On-farm poisoning

Poisoning incidents on farms are usually because animals have been exposed to lead or copper on farmland.

The main causes of poisoning on farms are lead and copper.

Farmers can take these five steps to avoid this happening to their animals:

  1. Check that vehicle and fence batteries are stored securely and out of reach of animals
  2. Check fields and fences for fly-tipping before putting animals out to pasture
  3. Check buildings and equipment for old lead paint peeling off
  4. Check what feed sheep have access to. Some concentrates and minerals are for cattle only
  5. Check supplements are right for your sheep as breeds such as Texel, Suffolk and North Ronaldsay are more susceptible to copper poisoning

Most poisoning incidents are caused by lead, which can impact the health of animals and put consumers at risk. It can also result in animals being restricted from the food chain until lead levels in their systems are proved safe. This leads to financial costs to farmers as they can’t sell their animals for slaughter and need to pay for animals to be tested for lead. 

Watch our video to find out what happened to a farmer in Angus, and what we are doing to raise awareness of lead poisoning.

Lead poisoning

Lead poisoning incidents commonly happen in the spring when cattle are put out to pasture. However, they can also happen in summer months. Young cattle are more susceptible due to their inquisitive nature.  

Sources include lead batteries, flaking lead paint, fly tipping and bonfire ash.

Symptoms in animals include:

  • blindness
  • grinding teeth
  • bobbing head
  • twitching eyes/ears
  • frothing at mouth
  • muscle tremors
  • staggering
  • excitability
  • convulsions

The animal usually dies shortly after it begins to show symptoms. 

Farmers across Scotland shared their experiences of dealing with lead poisoning: 

“We put three one-year-old heifers out into a roadside field in May. About two weeks later one of them was foaming at the mouth, in pain and grinding her teeth, looking dazed and blind. Within minutes of arriving back at the steading the first one died which was harrowing to witness. The cause of this was a car battery someone had fly tipped into the hedge which had then rolled into the field.” — David Warwic, farmer, Scottish Borders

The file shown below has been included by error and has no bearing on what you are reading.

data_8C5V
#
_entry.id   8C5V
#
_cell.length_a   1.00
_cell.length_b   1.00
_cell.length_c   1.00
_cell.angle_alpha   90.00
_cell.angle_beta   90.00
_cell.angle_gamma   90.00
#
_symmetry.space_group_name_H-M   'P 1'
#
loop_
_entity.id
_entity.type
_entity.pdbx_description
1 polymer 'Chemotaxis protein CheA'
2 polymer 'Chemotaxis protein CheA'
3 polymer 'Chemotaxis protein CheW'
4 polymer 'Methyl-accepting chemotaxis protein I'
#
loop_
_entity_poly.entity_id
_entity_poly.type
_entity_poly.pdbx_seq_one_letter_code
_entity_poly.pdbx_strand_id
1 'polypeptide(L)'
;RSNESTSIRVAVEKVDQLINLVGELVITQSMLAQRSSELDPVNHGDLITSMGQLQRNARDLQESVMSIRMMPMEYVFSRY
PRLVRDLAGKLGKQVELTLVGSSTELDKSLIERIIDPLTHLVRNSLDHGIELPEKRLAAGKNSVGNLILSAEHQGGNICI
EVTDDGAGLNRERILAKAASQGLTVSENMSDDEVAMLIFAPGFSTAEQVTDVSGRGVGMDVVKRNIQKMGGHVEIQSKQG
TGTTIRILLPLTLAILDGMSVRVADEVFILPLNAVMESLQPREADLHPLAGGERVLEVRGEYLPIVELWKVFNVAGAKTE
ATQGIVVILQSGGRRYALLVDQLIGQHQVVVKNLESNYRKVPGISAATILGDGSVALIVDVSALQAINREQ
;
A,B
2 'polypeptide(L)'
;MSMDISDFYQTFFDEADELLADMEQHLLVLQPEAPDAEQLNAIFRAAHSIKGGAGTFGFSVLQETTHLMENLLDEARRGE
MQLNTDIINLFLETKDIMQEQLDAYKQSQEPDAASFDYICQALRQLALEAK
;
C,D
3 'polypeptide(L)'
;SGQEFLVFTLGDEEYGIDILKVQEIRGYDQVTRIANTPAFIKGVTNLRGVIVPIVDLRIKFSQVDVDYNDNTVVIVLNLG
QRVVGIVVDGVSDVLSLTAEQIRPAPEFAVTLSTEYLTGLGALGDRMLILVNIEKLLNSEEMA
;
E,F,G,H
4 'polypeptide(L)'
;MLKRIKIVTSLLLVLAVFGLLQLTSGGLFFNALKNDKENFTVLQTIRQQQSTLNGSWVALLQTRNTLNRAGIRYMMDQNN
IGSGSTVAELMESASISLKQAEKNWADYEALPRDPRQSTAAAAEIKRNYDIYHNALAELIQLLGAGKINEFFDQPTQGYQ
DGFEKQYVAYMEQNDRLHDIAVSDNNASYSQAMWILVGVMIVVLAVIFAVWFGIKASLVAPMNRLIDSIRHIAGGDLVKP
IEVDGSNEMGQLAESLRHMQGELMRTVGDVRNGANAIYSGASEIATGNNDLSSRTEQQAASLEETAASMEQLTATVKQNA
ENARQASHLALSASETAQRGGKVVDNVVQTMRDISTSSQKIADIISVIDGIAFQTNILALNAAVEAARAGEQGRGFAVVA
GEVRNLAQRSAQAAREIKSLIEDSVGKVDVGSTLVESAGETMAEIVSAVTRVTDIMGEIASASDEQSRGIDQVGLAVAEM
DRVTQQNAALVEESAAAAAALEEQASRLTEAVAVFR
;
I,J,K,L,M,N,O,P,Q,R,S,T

“We had three or four dead cattle lying in the field — the cows had gone down with lead poisoning. It took morale to the lowest point that it’s ever been on the farm. We have a duty to care to these animals and do everything we possibly can to keep these animals happy and healthy.” — Steve Barron, farmer, Angus

Copper poisoning

Sheep are very sensitive to copper, although different breeds respond to it differently. Some breeds are very prone to copper poisoning. For example, Texel, Suffolk, North Ronaldsay and some continental breeds. Copper should only be supplemented in these breeds with extreme care. 

Symptoms in animals include:

  • weakness
  • aimless wandering
  • head-pressing
  • yellowing of the gums, eyes and/or skin (jaundice)

Treatment options for copper poisoning are limited, and there is a very low chance of recovery in affected animals.


Around 525 cattle and 150 sheep in Scotland have been restricted from the food chain because of lead or copper poisoning since 2020, including over 70 deaths.

One of the causes of copper poisoning is feeding sheep concentrates or minerals that were designed for cattle, as these contain too much copper for sheep.  

Spreading distillery by-product on pasture can also cause copper poisoning in sheep. Farmers are typically advised to remove animals from pasture for three weeks to allow the soil to absorb the product.  

Other types of on-farm poisoning

Other types of on-farm poisoning incidents are less common but can include botulism. Botulism is a paralysing disease which is fatal for most affected animals. It is caused by a highly lethal toxin found in soil, which multiplies in rotting vegetation or carcases.

Rodenticides, ragwort, ergot, cadmium, arsenic and malicious contamination are some other less common causes of poisoning incidents on farms.

More information about botulism.

This leaflet is aimed at farmers to raise awareness, help prevent poisoning incidents and reduce the risk to consumers.

Food Standards Scotland On Farm Poisoning leaflet cover

More on this topic


On-farm incidents: How to protect your livestock and Scotland’s food chain

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Food Standards Scotland works with the farming industry and primary producers to make sure that food is safe and authentic from the beginning of the food chain.